Steven Pimlott, 52, the British stage director whose busy career included a stay at the Royal Shakespeare Company and the helming of the British premiere of Sunday in the Park With George at the National Theatre and Bombay Dreams on Broadway, Feb. 14 of lung cancer despite being a non-smoker, at his home near Colchester, UK.
Daniel McDonald, 46, the dashing young star of the Broadway musicals Steel Pier and High Society, Feb. 15 of brain cancer.
Ray Evans, 92, the Broadway and Hollywood lyricist whose many memorable tunes include "Mona Lisa," "Silver Bells" and "Whatever Will Be, Will Be (Que Sera, Sera)," Feb. 15 of an apparent heart attack at UCLA Medical Center in Los Angeles.
Sheridan Morley, 65, the larger-than-life London theatre critic and author and a long-time Playbill writer, Feb. 16 in his sleep at his home in London.
Janet Blair, 85, who began her life as singer and then turned to acting in films such as "My Sister Eileen" and major tours of shows such as South Pacific and Mame, Feb. 19 from complications of pneumonia at Saint John's Health Center in Santa Monica.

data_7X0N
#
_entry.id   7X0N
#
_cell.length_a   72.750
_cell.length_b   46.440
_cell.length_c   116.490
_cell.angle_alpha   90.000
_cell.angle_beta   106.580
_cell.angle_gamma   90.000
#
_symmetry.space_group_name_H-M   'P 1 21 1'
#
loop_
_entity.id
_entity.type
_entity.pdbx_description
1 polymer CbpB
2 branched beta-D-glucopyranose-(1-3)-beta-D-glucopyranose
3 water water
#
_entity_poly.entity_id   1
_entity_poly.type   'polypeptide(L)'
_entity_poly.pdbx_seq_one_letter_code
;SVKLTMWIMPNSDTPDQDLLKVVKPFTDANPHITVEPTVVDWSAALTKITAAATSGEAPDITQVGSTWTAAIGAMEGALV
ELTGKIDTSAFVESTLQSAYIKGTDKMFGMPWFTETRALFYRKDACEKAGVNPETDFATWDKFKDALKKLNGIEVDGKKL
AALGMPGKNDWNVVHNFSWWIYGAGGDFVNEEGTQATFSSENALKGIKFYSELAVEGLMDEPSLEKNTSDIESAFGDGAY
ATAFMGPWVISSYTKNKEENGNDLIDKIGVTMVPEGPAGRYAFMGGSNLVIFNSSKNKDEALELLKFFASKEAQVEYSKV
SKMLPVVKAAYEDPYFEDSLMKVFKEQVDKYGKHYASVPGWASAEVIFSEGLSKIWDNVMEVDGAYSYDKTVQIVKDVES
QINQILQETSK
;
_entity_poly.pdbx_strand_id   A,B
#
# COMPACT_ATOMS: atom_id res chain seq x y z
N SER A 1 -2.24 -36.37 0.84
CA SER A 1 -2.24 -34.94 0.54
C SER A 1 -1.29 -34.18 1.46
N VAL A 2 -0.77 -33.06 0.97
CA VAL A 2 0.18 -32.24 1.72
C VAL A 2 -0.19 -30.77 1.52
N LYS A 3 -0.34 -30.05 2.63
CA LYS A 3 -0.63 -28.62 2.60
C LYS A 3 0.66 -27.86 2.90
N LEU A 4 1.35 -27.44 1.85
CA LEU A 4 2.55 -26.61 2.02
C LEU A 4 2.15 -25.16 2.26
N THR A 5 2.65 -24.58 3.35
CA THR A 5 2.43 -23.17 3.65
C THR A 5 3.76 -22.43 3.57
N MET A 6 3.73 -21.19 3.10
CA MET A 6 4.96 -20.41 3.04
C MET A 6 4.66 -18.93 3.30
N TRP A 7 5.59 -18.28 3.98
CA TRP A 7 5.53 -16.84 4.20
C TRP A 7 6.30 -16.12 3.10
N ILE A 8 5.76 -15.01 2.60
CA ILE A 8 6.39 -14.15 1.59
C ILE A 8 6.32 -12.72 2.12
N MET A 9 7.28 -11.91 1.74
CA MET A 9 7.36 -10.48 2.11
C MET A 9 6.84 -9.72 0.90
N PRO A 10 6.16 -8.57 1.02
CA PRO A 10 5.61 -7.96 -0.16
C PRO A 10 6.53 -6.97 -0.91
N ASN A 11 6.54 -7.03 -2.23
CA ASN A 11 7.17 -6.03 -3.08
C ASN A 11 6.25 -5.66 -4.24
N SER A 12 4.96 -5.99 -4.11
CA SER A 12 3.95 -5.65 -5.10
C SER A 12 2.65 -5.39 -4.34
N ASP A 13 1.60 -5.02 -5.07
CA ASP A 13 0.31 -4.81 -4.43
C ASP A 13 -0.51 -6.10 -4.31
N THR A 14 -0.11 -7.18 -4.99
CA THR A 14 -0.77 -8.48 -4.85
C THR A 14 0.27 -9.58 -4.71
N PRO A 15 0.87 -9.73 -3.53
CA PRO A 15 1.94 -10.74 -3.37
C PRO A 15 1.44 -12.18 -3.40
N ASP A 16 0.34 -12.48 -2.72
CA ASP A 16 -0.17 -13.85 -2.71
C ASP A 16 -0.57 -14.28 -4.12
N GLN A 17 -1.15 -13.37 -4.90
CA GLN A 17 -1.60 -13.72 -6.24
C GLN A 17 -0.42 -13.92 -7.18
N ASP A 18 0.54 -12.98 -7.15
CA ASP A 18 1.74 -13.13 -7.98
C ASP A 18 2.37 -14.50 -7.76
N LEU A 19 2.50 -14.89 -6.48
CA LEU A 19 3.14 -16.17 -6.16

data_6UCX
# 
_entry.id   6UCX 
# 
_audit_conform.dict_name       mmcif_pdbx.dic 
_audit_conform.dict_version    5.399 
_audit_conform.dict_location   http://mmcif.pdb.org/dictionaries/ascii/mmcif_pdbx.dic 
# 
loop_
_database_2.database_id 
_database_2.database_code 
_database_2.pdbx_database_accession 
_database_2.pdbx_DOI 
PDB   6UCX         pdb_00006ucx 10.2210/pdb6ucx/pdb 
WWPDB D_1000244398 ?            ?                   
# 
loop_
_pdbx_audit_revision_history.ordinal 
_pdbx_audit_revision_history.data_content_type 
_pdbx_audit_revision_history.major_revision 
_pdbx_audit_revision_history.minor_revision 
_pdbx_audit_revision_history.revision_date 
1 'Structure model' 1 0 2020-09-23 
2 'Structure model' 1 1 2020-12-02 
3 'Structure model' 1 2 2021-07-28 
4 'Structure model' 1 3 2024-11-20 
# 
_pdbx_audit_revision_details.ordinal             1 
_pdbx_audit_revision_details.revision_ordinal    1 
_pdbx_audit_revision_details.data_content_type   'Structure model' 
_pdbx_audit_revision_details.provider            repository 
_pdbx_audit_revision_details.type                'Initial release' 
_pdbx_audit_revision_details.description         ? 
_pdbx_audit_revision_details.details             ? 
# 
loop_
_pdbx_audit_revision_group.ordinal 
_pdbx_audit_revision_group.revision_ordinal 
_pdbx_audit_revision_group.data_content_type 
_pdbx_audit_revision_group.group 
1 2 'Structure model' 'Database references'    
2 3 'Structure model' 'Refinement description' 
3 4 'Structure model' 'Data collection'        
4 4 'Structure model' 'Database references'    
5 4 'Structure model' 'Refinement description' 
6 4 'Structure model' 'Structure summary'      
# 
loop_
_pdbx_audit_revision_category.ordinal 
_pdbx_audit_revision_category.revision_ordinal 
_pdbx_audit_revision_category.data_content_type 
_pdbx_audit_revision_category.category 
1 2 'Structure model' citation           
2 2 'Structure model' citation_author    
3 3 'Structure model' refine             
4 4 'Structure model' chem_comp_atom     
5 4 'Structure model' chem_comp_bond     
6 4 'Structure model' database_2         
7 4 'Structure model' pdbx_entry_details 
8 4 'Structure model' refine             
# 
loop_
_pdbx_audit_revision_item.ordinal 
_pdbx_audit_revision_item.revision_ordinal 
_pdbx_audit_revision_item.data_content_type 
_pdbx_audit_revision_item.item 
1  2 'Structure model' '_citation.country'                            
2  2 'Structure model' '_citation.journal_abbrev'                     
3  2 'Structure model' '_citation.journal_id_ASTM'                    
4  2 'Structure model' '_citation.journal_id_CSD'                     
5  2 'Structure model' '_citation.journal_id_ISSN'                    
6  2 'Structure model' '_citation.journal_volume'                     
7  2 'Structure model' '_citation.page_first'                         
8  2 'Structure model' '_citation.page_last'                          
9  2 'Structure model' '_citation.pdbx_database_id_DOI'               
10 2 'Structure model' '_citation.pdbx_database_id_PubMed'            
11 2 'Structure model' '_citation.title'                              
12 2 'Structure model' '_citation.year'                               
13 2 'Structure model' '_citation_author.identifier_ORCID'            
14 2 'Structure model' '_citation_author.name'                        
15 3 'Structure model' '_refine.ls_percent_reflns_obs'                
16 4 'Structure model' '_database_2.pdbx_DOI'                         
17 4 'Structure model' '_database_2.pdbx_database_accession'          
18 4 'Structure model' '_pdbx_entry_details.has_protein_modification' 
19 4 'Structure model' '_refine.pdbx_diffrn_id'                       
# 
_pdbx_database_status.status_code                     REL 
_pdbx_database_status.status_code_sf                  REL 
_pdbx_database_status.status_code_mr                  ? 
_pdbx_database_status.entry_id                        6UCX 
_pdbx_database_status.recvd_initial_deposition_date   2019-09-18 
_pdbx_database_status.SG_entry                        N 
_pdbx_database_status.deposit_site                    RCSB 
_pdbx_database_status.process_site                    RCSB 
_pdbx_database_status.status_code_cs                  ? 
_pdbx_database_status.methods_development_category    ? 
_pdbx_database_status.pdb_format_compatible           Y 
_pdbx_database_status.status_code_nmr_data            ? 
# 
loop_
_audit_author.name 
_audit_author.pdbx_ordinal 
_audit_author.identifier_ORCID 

Fred Kareman, 77, a Broadway performer and New York acting teacher who schooled such performers as Mary Steenburgen and Marisa Tomei, Feb. 25 of a heart attack.
Jay Harnick, 78, who founded TheatreWorks USA, the nation's largest touring children's theatre company, Feb. 27 after a long illness, in Manhattan.
Darlene Wilson, 45, an associate choreographer and dance captain on many Broadway musicals, most recently for Spamalot, in which she was also a standby for the role of The Lady of the Lake, March 2. Ruth Rosenberg, 46, a creative director at the Broadway advertising firm Serino Coyne, March 2, when her car careened off the road in Sullivan County in New York.
Robert Prince, 78, who wrote arrangements and music for a number of Broadway productions, March 4 after a brief illness, in Los Angeles.
Murray Grand, 87, a composer and pianist who was a fixture of New York's cabaret scene for decades, March 7 in Santa Monica.
Lanna Saunders, 65, the stage actress who appeared in the original Broadway productions of Milk and Honey and Philadelphia, Here I Come!, March 10 of complications from multiple sclerosis in Sherman Oaks, CA.
Betty Hutton, 86, the high-energy comedic actress who starred on Broadway in shows such as Annie and Fade Out — Fade In, March 11 at her home in Palm Springs, CA.
Vilma Ebsen, 96, who, with her brother Buddy, danced through three Broadway shows and one Hollywood musical, March 12 at the Thousand Oaks Health Care Center in California.